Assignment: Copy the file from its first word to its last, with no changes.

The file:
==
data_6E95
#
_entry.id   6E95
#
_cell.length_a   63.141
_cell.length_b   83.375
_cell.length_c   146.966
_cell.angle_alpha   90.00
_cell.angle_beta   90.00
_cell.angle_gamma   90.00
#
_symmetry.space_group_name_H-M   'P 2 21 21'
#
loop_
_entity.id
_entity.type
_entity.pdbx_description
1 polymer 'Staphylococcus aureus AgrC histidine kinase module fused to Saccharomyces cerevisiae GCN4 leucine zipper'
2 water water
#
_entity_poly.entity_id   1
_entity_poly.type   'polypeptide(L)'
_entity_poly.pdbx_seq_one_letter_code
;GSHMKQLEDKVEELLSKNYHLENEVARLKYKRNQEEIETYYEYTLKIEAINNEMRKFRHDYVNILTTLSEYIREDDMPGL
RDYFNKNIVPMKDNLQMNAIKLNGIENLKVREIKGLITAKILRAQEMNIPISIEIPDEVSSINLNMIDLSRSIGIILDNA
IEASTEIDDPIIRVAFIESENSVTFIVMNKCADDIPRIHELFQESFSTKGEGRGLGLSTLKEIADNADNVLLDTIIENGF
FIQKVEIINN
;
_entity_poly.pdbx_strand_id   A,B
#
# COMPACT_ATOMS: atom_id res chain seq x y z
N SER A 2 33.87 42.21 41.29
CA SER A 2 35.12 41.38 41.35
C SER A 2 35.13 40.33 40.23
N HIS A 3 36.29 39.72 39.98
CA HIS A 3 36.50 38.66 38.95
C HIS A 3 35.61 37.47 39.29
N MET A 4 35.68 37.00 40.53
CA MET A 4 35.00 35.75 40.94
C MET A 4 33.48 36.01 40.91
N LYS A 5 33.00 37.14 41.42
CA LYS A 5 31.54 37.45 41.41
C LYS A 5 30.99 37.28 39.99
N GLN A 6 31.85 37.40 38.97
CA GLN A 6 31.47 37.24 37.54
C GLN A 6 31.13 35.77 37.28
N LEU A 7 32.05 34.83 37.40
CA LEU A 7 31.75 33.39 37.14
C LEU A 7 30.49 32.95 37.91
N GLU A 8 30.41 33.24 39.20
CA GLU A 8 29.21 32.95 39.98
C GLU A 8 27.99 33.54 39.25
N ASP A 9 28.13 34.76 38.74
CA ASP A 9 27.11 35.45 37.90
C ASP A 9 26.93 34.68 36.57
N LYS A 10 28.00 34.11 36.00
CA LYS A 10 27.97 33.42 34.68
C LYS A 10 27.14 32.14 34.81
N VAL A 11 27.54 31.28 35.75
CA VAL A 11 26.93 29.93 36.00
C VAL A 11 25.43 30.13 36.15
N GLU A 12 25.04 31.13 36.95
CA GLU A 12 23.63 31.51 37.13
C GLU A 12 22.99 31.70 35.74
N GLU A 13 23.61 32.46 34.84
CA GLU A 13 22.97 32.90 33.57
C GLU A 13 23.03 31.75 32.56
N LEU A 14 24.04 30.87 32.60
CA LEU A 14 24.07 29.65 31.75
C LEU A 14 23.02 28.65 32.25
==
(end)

data_6E95
#
_entry.id   6E95
#
_cell.length_a   63.141
_cell.length_b   83.375
_cell.length_c   146.966
_cell.angle_alpha   90.00
_cell.angle_beta   90.00
_cell.angle_gamma   90.00
#
_symmetry.space_group_name_H-M   'P 2 21 21'
#
loop_
_entity.id
_entity.type
_entity.pdbx_description
1 polymer 'Staphylococcus aureus AgrC histidine kinase module fused to Saccharomyces cerevisiae GCN4 leucine zipper'
2 water water
#
_entity_poly.entity_id   1
_entity_poly.type   'polypeptide(L)'
_entity_poly.pdbx_seq_one_letter_code
;GSHMKQLEDKVEELLSKNYHLENEVARLKYKRNQEEIETYYEYTLKIEAINNEMRKFRHDYVNILTTLSEYIREDDMPGL
RDYFNKNIVPMKDNLQMNAIKLNGIENLKVREIKGLITAKILRAQEMNIPISIEIPDEVSSINLNMIDLSRSIGIILDNA
IEASTEIDDPIIRVAFIESENSVTFIVMNKCADDIPRIHELFQESFSTKGEGRGLGLSTLKEIADNADNVLLDTIIENGF
FIQKVEIINN
;
_entity_poly.pdbx_strand_id   A,B
#
# COMPACT_ATOMS: atom_id res chain seq x y z
N SER A 2 33.87 42.21 41.29
CA SER A 2 35.12 41.38 41.35
C SER A 2 35.13 40.33 40.23
N HIS A 3 36.29 39.72 39.98
CA HIS A 3 36.50 38.66 38.95
C HIS A 3 35.61 37.47 39.29
N MET A 4 35.68 37.00 40.53
CA MET A 4 35.00 35.75 40.94
C MET A 4 33.48 36.01 40.91
N LYS A 5 33.00 37.14 41.42
CA LYS A 5 31.54 37.45 41.41
C LYS A 5 30.99 37.28 39.99
N GLN A 6 31.85 37.40 38.97
CA GLN A 6 31.47 37.24 37.54
C GLN A 6 31.13 35.77 37.28
N LEU A 7 32.05 34.83 37.40
CA LEU A 7 31.75 33.39 37.14
C LEU A 7 30.49 32.95 37.91
N GLU A 8 30.41 33.24 39.20
CA GLU A 8 29.21 32.95 39.98
C GLU A 8 27.99 33.54 39.25
N ASP A 9 28.13 34.76 38.74
CA ASP A 9 27.11 35.45 37.90
C ASP A 9 26.93 34.68 36.57
N LYS A 10 28.00 34.11 36.00
CA LYS A 10 27.97 33.42 34.68
C LYS A 10 27.14 32.14 34.81
N VAL A 11 27.54 31.28 35.75
CA VAL A 11 26.93 29.93 36.00
C VAL A 11 25.43 30.13 36.15
N GLU A 12 25.04 31.13 36.95
CA GLU A 12 23.63 31.51 37.13
C GLU A 12 22.99 31.70 35.74
N GLU A 13 23.61 32.46 34.84
CA GLU A 13 22.97 32.90 33.57
C GLU A 13 23.03 31.75 32.56
N LEU A 14 24.04 30.87 32.60
CA LEU A 14 24.07 29.65 31.75
C LEU A 14 23.02 28.65 32.25